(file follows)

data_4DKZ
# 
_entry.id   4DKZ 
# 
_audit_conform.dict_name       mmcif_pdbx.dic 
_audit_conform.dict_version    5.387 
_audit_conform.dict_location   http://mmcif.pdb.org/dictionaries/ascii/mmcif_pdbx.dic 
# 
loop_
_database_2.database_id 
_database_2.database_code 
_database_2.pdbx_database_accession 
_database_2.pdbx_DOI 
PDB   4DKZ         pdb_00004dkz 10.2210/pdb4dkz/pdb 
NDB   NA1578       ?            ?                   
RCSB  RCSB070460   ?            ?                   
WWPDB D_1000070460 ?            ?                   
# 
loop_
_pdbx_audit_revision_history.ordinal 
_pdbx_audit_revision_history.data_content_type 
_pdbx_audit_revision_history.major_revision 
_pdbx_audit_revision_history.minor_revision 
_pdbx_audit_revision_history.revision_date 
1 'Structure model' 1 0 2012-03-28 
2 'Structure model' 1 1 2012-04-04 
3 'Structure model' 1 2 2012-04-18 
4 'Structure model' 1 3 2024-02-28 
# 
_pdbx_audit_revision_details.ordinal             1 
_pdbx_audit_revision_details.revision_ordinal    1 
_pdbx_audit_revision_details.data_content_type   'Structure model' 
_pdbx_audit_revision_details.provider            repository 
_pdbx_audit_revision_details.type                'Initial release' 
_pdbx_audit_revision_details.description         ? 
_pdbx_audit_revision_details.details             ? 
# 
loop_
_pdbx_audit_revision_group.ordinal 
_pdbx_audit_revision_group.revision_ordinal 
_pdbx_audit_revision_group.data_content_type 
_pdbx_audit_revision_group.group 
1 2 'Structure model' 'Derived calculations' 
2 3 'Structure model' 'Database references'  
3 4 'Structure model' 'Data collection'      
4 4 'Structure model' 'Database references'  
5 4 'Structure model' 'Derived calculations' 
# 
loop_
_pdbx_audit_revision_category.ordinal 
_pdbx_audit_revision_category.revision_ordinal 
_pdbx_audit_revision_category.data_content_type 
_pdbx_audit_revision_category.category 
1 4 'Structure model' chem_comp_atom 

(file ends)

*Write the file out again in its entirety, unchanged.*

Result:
data_4DKZ
# 
_entry.id   4DKZ 
# 
_audit_conform.dict_name       mmcif_pdbx.dic 
_audit_conform.dict_version    5.387 
_audit_conform.dict_location   http://mmcif.pdb.org/dictionaries/ascii/mmcif_pdbx.dic 
# 
loop_
_database_2.database_id 
_database_2.database_code 
_database_2.pdbx_database_accession 
_database_2.pdbx_DOI 
PDB   4DKZ         pdb_00004dkz 10.2210/pdb4dkz/pdb 
NDB   NA1578       ?            ?                   
RCSB  RCSB070460   ?            ?                   
WWPDB D_1000070460 ?            ?                   
# 
loop_
_pdbx_audit_revision_history.ordinal 
_pdbx_audit_revision_history.data_content_type 
_pdbx_audit_revision_history.major_revision 
_pdbx_audit_revision_history.minor_revision 
_pdbx_audit_revision_history.revision_date 
1 'Structure model' 1 0 2012-03-28 
2 'Structure model' 1 1 2012-04-04 
3 'Structure model' 1 2 2012-04-18 
4 'Structure model' 1 3 2024-02-28 
# 
_pdbx_audit_revision_details.ordinal             1 
_pdbx_audit_revision_details.revision_ordinal    1 
_pdbx_audit_revision_details.data_content_type   'Structure model' 
_pdbx_audit_revision_details.provider            repository 
_pdbx_audit_revision_details.type                'Initial release' 
_pdbx_audit_revision_details.description         ? 
_pdbx_audit_revision_details.details             ? 
# 
loop_
_pdbx_audit_revision_group.ordinal 
_pdbx_audit_revision_group.revision_ordinal 
_pdbx_audit_revision_group.data_content_type 
_pdbx_audit_revision_group.group 
1 2 'Structure model' 'Derived calculations' 
2 3 'Structure model' 'Database references'  
3 4 'Structure model' 'Data collection'      
4 4 'Structure model' 'Database references'  
5 4 'Structure model' 'Derived calculations' 
# 
loop_
_pdbx_audit_revision_category.ordinal 
_pdbx_audit_revision_category.revision_ordinal 
_pdbx_audit_revision_category.data_content_type 
_pdbx_audit_revision_category.category 
1 4 'Structure model' chem_comp_atom 